I’m of the camp that people’s grievances should be heard. If you’re hurting, you should be met with a hug instead of an inquisition into your pain or reasons why it doesn’t really hurt that bad.

So when I heard people were upset about this Polygon documentary, I had my huggin’ arms at the ready. I started by watching the documentary trailer.

I blinked.

I watched it again, really trying hard to see what was so horrible about it. I turned the volume up. I looked for offensive pictures in the backgrounds. I scoured for signs we might be being Punk’d. I found nothing. Not a twang. So I started reading articles people were writing about their grievances, to get a better idea (read: any idea) of what they were upset about.

“Pompous, self-aggrandizing, and utterly without perspective”
A vanity exercise.
Pure ego.
“Pretension overload”.

Wait, I thought. Where are the hard-done-by people? Who are Vox Media hurting here?

Then the anger started to rise.

Some of the very same people who tell me to cool my jets when I talk about legitimate fucking issues are FUMING that a company wants to memorialise the genesis of their site?

Are you FUCKING kidding me?!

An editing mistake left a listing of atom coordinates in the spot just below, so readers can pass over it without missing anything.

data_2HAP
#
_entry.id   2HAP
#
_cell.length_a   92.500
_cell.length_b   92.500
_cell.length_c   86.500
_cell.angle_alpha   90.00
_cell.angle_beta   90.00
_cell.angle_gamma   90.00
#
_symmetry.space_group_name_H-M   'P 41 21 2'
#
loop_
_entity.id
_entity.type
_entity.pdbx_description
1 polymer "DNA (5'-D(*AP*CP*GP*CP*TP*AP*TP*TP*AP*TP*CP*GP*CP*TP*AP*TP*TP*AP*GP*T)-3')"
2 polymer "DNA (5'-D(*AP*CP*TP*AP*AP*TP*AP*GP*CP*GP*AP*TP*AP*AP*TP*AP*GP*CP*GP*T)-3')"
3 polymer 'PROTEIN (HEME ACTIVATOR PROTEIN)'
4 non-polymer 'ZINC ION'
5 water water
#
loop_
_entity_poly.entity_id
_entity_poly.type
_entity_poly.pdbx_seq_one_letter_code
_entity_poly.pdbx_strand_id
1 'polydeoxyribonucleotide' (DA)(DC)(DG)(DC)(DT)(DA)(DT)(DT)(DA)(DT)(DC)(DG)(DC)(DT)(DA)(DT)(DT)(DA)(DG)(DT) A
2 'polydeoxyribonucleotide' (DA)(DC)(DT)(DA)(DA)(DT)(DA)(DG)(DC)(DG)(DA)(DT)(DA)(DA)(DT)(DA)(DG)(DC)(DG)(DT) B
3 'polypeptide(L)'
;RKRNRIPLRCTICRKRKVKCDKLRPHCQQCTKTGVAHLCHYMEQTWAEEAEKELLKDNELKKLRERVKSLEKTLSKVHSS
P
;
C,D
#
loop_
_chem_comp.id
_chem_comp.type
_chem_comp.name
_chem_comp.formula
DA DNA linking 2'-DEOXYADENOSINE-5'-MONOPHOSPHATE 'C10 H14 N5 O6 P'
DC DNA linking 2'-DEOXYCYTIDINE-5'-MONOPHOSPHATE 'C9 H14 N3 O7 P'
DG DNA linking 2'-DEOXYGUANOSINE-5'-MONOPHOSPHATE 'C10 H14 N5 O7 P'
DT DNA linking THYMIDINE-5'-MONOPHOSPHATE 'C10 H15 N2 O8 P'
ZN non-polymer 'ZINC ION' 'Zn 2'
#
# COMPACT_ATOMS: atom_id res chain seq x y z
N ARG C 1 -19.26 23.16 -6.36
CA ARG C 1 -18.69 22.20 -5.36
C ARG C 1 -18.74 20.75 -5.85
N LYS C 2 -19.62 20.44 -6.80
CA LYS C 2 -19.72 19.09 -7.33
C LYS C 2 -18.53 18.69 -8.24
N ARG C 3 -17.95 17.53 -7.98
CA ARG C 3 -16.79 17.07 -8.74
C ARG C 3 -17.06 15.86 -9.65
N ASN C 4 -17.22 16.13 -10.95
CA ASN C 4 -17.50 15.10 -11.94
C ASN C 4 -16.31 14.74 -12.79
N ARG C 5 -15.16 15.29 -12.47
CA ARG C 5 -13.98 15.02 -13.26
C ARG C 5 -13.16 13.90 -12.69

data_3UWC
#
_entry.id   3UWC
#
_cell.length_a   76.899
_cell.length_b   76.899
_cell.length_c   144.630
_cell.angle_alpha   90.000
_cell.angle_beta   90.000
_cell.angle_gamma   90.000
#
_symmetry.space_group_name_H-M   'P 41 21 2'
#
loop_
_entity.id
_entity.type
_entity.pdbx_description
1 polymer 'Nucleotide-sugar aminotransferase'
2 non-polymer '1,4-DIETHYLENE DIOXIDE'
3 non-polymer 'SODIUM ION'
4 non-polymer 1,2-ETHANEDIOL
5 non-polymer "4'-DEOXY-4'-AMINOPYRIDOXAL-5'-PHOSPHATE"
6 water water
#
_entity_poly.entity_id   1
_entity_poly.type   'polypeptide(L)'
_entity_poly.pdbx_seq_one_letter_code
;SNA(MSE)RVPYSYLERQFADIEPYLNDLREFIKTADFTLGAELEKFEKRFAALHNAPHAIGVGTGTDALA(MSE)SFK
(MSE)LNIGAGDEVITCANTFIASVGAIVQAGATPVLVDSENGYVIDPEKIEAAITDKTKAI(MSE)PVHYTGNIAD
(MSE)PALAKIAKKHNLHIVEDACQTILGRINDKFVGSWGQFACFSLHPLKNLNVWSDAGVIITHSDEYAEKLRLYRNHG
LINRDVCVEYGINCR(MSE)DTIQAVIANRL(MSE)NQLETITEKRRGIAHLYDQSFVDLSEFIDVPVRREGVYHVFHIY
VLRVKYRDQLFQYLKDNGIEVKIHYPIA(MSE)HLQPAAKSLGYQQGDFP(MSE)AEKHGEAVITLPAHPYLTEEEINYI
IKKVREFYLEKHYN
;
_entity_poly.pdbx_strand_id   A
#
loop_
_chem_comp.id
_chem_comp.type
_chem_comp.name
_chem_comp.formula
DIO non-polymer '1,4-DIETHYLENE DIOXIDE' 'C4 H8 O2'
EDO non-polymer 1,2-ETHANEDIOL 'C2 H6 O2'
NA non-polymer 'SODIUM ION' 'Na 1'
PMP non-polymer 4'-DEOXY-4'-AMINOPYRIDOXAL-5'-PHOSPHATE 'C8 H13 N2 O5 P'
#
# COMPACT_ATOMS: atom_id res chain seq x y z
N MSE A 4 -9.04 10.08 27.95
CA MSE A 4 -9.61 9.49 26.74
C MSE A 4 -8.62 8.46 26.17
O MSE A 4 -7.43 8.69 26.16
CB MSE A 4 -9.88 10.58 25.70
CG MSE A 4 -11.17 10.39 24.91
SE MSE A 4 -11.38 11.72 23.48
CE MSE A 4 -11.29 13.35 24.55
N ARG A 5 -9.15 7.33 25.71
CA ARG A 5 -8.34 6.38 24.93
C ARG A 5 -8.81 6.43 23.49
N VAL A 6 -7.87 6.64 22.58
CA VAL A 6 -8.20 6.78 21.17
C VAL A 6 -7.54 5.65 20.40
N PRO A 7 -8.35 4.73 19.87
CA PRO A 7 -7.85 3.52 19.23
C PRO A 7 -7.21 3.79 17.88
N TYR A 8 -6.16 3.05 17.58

Like I mentioned before, I’m not in the business of deciding what people are “allowed” to be upset about. If you’re genuinely upset by the presence of a documentary based on its trailer then A) Go for it, and B) Maybe don’t watch the film when it comes out.

I’m just really, really disappointed in you. And not in a way that attempts to shame you, or elevate me as some purveyor of moral righteousness. I just need you to understand that watching you expend energy bitching about something that doesn’t actually hurt anyone is a slap in the face. Seeing people shrug at misogyny but rail against game journalists journaling their experiences is like a burn that keeps throbbing and aching after the initial injury.

Where were you when we needed you? Where was your anger when it could do something constructive? We needed this anger when Anita Sarkeesian was being attacked, both in character and in effigy. We needed this anger when Jennifer Hepler was being harrassed. Or Jade Raymond. Or Miranda Pakozdi. We needed this anger when dickwolves. We needed this anger when three of our country’s best female games writers all said that shit was really uncomfortable for them sometimes.